What's the Cost of a Ride on the World's Longest Bridge Over Water?
Guangdong’s provincial government has released plans for toll charges to use the Hong Kong-Zhuhai-Macau bridge, a $17 billion project linking the Pearl River Delta economic hub that involved the construction of the world’s longest bridge over water and an undersea tunnel.
The authorities have put forward two proposals that are broadly similar and a public hearing will be held later this month involving representatives from all three cities before a final decision is released next year. No official date has been released for the opening of the bridge while the whole project won’t be completed until 2020, after years of setbacks including budget overruns, delays and a corruption investigation.
Although the project is being paid for by Hong Kong, Macau and Guangdong, the provincial government is the authority that will decide on the fees for using the bridge and the toll stations will be located on mainland China. The Guangdong Development and Reform Commission on Wednesday released two broadly similar plans that will charge drivers of private cars 150 yuan ($23) to use the main 29.6 kilometer link between Macau and Lantau Island in Hong Kong, which includes a 6.7 kilometer undersea tunnel.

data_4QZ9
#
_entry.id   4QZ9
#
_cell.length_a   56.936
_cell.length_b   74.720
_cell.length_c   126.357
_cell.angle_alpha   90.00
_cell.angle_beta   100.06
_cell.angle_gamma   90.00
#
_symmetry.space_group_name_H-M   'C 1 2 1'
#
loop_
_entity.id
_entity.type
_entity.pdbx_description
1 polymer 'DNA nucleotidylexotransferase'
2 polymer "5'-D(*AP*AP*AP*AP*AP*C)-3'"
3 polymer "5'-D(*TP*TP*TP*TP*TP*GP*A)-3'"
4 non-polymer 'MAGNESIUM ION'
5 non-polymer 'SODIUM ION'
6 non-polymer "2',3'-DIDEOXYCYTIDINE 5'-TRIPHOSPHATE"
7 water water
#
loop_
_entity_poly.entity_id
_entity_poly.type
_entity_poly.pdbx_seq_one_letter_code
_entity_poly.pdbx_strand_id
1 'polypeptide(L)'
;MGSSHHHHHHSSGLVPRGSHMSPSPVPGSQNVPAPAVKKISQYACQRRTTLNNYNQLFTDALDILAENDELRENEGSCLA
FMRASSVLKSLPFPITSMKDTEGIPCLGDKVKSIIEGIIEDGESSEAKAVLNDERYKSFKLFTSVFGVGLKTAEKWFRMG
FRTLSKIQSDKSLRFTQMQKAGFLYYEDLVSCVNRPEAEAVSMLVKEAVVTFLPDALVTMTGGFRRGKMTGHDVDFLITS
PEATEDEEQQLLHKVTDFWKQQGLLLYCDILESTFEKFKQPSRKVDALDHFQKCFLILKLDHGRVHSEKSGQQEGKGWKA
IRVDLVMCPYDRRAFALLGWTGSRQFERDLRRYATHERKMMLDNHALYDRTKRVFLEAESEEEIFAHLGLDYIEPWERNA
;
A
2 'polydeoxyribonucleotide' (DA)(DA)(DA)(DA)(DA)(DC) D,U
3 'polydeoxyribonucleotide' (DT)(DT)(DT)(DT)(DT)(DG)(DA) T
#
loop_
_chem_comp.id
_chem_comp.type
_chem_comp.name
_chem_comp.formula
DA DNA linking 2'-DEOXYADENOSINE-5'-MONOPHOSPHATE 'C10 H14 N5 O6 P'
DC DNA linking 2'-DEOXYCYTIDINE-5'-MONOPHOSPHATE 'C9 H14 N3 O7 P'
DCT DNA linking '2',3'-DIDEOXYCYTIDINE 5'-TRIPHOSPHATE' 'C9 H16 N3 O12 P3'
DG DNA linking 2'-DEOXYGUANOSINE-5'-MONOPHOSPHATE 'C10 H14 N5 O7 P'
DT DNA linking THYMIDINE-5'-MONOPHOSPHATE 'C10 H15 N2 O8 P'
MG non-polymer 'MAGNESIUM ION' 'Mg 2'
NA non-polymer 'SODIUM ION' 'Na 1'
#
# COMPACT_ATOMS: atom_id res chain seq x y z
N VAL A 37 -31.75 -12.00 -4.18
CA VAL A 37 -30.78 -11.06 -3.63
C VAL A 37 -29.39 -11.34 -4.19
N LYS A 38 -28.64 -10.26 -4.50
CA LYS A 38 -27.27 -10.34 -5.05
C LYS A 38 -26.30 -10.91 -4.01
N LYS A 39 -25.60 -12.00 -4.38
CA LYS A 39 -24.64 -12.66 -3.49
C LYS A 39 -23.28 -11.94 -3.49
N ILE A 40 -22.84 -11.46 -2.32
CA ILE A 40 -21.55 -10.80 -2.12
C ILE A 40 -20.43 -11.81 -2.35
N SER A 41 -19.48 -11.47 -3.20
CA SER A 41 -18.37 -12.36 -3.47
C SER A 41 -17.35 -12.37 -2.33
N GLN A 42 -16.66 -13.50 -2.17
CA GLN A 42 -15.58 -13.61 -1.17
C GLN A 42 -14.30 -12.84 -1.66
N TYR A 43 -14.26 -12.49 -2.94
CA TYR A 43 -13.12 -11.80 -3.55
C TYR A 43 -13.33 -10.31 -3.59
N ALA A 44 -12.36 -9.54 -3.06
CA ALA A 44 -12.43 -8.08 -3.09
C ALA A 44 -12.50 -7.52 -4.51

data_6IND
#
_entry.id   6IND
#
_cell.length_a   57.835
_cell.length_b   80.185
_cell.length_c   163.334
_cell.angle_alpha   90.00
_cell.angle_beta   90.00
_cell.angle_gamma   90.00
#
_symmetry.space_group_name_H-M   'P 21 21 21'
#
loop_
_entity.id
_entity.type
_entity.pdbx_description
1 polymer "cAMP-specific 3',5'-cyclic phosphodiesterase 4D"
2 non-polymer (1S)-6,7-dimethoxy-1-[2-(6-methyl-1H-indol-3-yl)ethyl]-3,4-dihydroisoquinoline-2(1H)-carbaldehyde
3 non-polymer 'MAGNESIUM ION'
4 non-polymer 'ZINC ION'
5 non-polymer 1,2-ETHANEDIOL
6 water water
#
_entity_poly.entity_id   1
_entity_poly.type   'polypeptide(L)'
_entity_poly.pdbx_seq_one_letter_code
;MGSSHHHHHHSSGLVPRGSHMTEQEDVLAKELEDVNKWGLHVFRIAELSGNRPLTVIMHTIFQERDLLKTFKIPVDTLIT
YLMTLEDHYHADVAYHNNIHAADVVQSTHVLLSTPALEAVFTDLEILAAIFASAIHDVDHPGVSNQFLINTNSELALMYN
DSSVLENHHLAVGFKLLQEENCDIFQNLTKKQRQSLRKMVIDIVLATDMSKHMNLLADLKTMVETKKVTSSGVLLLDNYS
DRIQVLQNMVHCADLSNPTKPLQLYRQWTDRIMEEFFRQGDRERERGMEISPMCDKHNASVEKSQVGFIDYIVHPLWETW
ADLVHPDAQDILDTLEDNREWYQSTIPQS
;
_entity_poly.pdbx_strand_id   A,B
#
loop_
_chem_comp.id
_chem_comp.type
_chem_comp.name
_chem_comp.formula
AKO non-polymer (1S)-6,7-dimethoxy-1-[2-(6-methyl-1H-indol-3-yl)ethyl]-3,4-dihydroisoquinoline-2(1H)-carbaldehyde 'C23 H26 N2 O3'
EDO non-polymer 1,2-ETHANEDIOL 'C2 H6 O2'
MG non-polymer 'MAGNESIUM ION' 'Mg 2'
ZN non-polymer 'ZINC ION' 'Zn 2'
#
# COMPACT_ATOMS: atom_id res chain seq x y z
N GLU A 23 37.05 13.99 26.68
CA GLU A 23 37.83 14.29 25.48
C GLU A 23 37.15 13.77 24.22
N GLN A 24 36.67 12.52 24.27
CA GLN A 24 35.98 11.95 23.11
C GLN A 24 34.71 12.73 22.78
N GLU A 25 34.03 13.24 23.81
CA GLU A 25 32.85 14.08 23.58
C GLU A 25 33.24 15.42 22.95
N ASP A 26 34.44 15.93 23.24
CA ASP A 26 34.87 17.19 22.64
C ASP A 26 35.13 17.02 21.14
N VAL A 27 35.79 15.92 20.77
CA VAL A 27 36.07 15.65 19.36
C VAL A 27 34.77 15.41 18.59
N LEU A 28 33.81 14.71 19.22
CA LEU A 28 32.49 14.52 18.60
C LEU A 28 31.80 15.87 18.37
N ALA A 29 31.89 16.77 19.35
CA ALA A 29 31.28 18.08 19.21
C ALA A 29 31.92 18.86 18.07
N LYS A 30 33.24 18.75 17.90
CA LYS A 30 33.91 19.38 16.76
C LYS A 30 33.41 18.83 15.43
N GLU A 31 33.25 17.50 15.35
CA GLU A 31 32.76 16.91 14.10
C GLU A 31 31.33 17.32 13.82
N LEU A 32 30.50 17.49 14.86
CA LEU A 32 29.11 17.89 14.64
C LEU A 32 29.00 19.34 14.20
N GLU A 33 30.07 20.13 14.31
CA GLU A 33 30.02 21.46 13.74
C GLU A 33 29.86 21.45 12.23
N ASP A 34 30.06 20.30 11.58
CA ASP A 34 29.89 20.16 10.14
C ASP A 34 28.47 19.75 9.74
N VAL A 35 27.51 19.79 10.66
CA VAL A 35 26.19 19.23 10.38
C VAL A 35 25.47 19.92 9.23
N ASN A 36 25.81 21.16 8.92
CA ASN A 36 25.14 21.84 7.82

Shuttle buses will have to pay 450 yuan, while container trucks will be charged 115 yuan and goods vehicles 60 yuan, according to the proposals. The only difference between the two proposals is the fee for cross-border buses — with one option recommending 450 yuan and the other 200 yuan.
The operating costs of the bridge have been estimated at 2.2 billion yuan annually, and an average of 20.72 million trips is expected to be made across the bridge each year, according to the Guangdong Development Reform Commission.
Work on the project, which runs to a total length of 55 kilometers including link roads at both ends of the bridge, began in 2011 as part of a broader push by the mainland government to integrate the Pearl River Delta region. It aims to put the three cities of Zhuhai, Macau and Hong Kong within an hour’s commute of each other — it currently takes four hours to travel by ferry between Hong Kong on the eastern side of the Delta and Zhuhai on the western bank.
Meanwhile, the authorities are putting the finishing touches to the high-speed Guangzhou-Shenzhen-Hong Kong Express Rail Link, which is expected to cut trips between Hong Kong and Guangzhou to under 50 minutes from the current two hours.
Contact reporter Teng Jing Xuan (email@example.com)
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